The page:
Sunday, March 7, 2021

Why Buhari is wildly popular in the Muslim North, Farooq Kperogi


Jaafar Jaafar
A graduate of Mass Communication from Bayero University, Kano. He was a reporter at Daily Trust, an assistant editor at Premium Times and now the editor-in-chief o Daily Nigerian
tiamin rice

Someone suggested a few weeks ago that Buhari’s irrationally wild popularity in the Muslim north deserves a doctoral dissertation to explain. I disagree. It’s simply a mix of amnesia, emotions, and Muslim clerical tyranny in the north.

Nigerians generally have a predilection for sentimentalizing the supposed glories of bygone days. The past is always greener than the present, and the further a memory recedes into the past the more its putative glories are celebrated and romanticized. Add that to the fact that Buhari’s first coming was short-lived.

But you can actually map the genealogy of the myth of Buhari’s “Mai gaskiyaness,” which is the immediate trigger for the worshipful admiration he enjoys among the masses of the Muslim north. It started in the year 2001 after former President Obasanjo summoned a Council of State meeting in the aftermath of the Sharia-inspired sanguinary fury that drenched the land in oceans of blood. Obasanjo said the Council of State, of which all past presidents and heads of state are members, agreed that all Sharia states should revert to the “status quo ante,” basically meaning they should discontinue the implementation of Sharia.

Buhari disputed the accuracy of Obasanjo’s rendition of what the Council of State recommended. He said Sharia didn’t even come up in the discussions of the Council of State. For being the only person to openly disagree with Obasanjo, he began to be called “Mai gaskiya.” Thereafter, he became an open advocate for Sharia and even went so far as to say the northern Muslim electorate shouldn’t vote anyone into office who wasn’t committed to Sharia. “I will continue to show openly and inside me the total commitment to the Sharia movement that is sweeping all over Nigeria,” Buhari said at a seminar organized by the Supreme Council for Sharia in Nigeria in August 2001. “God willing, we will not stop the agitation for the total implementation of the Sharia in the country.”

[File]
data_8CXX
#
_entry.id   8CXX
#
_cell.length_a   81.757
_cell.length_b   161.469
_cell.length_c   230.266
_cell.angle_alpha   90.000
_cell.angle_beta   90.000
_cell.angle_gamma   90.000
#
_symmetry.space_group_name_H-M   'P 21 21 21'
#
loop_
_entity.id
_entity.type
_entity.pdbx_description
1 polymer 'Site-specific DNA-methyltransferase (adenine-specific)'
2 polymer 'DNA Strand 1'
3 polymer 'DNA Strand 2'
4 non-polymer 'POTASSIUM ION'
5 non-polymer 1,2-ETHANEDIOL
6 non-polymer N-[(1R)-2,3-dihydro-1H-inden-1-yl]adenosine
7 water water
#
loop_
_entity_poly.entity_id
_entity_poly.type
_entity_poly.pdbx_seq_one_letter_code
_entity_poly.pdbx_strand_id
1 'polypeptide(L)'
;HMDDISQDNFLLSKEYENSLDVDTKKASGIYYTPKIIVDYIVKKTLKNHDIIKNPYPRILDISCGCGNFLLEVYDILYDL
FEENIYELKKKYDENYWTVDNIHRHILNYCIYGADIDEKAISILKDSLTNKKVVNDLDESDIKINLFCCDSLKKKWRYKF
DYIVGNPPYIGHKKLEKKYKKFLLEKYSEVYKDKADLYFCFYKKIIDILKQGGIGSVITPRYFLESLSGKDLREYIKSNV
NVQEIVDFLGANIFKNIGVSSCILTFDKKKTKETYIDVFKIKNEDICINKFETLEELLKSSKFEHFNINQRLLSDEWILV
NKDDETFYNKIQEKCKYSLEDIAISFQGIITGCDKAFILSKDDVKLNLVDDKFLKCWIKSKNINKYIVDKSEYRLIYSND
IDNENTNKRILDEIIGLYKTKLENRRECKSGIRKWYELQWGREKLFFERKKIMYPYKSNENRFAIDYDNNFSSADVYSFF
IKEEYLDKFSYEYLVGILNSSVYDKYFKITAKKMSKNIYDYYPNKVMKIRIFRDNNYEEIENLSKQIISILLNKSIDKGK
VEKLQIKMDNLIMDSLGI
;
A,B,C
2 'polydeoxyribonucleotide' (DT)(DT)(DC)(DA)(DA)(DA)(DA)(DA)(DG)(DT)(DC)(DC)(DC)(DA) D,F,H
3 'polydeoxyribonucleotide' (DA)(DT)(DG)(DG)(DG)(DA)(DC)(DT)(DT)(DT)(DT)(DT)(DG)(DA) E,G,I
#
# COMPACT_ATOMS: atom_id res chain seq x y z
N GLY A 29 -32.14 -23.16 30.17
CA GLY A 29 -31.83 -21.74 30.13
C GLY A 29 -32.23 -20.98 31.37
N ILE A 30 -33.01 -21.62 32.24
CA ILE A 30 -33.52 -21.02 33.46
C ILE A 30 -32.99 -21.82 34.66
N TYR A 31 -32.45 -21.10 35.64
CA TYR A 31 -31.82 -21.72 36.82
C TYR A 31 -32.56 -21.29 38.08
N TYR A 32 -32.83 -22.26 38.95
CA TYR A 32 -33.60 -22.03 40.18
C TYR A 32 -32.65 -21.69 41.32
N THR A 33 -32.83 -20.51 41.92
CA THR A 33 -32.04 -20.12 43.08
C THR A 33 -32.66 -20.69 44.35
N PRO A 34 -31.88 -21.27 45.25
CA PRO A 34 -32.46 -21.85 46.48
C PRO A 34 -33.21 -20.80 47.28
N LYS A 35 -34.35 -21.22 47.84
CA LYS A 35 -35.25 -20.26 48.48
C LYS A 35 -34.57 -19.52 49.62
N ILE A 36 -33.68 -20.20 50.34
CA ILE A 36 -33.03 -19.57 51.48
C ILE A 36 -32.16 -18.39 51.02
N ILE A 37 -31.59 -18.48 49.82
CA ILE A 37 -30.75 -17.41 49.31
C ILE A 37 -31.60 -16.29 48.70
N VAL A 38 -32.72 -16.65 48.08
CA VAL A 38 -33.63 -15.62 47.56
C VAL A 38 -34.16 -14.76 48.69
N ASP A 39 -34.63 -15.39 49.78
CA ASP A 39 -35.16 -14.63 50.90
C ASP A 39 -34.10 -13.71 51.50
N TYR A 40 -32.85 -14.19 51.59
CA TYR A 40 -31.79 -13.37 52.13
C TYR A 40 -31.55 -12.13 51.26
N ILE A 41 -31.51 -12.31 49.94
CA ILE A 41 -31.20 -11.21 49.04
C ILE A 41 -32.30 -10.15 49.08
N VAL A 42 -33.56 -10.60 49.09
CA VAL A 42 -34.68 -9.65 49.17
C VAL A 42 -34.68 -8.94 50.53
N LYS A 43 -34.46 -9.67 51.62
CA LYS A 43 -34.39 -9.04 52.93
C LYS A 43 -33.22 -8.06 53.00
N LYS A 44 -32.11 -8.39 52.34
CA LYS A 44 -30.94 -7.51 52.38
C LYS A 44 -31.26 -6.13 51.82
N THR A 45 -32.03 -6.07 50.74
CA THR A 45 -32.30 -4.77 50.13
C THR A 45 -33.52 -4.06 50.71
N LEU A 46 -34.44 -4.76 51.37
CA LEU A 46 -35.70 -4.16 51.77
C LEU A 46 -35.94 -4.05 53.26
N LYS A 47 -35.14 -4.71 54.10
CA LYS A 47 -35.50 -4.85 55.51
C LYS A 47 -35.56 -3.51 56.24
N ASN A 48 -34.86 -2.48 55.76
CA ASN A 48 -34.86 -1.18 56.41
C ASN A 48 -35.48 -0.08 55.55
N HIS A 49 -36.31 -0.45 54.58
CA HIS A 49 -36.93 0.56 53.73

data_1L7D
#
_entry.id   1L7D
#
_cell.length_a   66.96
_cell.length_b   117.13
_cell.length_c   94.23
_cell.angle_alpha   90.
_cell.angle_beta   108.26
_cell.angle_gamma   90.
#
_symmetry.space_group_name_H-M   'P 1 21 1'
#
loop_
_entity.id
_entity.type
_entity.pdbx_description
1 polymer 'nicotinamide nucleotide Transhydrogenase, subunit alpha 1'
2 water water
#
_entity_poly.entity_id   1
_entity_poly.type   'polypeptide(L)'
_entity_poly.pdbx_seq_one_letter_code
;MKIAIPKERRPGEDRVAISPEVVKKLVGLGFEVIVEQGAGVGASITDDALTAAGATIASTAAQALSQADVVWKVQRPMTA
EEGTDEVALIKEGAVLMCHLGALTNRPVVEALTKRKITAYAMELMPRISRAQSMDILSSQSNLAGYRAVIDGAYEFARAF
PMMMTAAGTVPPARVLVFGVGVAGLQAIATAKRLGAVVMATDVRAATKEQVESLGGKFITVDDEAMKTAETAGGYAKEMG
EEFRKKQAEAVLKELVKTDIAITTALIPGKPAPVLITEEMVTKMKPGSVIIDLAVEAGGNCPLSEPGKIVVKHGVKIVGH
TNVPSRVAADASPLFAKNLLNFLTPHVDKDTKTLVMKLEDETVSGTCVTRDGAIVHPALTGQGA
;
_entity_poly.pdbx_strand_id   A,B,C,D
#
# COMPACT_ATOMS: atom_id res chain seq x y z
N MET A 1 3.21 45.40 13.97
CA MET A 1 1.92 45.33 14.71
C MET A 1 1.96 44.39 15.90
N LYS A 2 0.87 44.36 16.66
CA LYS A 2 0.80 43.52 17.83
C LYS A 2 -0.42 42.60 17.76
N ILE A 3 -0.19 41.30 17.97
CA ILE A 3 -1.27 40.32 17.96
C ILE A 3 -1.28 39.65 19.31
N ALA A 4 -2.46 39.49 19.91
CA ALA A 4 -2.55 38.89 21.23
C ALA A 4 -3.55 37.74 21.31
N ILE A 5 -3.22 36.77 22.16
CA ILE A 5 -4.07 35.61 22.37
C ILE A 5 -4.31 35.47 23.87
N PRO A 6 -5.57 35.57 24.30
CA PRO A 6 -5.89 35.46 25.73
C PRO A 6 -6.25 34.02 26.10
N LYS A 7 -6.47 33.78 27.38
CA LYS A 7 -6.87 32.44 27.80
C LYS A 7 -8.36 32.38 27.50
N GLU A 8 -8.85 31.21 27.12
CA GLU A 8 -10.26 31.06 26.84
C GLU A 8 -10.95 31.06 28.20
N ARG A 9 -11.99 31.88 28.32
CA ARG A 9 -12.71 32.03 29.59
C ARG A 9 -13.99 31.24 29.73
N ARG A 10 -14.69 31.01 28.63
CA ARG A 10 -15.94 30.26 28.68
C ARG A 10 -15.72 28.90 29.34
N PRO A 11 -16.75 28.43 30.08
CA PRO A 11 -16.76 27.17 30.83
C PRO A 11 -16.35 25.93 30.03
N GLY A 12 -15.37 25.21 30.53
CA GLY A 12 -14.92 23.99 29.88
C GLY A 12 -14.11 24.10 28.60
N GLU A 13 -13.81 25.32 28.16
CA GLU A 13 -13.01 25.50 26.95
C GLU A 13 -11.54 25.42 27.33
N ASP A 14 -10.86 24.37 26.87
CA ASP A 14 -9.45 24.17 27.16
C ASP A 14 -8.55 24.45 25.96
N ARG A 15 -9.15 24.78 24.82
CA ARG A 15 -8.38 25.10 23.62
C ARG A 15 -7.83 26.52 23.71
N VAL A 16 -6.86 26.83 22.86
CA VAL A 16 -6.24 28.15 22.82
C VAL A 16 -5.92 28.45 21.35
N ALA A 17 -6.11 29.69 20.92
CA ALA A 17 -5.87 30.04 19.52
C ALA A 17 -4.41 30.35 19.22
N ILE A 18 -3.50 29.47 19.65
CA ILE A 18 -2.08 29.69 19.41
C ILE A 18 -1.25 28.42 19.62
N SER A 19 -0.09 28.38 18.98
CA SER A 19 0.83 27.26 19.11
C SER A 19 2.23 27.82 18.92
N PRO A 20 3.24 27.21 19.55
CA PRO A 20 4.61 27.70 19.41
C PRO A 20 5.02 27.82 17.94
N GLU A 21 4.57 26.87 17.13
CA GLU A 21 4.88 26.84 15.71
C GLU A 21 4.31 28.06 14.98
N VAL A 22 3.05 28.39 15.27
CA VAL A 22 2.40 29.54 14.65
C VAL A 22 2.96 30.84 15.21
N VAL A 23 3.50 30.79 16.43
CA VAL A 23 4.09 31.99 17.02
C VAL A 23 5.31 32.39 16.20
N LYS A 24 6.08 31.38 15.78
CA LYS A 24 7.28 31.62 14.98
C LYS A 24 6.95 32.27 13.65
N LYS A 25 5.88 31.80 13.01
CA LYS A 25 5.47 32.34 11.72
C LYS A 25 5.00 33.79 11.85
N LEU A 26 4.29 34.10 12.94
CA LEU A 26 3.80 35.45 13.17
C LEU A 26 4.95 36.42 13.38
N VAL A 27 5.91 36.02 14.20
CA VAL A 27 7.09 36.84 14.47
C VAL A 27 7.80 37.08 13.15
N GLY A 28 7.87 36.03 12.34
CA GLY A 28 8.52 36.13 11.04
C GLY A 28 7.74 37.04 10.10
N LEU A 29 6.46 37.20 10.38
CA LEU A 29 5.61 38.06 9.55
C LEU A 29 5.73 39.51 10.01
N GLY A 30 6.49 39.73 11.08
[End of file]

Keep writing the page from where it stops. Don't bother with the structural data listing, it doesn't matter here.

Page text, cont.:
Although Buhari himself isn’t a deeply religious person, his open, full-throated but politically motivated (some would say opportunistic) support for Sharia (at a time no other former president of northern Nigerian Muslim extraction was willing to) caused him to be wildly popular among northern Muslim masses and the conservative clerical elite of the region.

Now, Islamic clerics in the north preach that Buhari is divinely ordained be president and that criticism of his policies amounts to blasphemy. Given the oversized influence of Islamic clerics in shaping public opinion in Muslim northern Nigeria, no amount of logic, evidence-based reasoning, economic hardship, etc. will make the littlest dent on Buhari’s popularity in the Muslim north.

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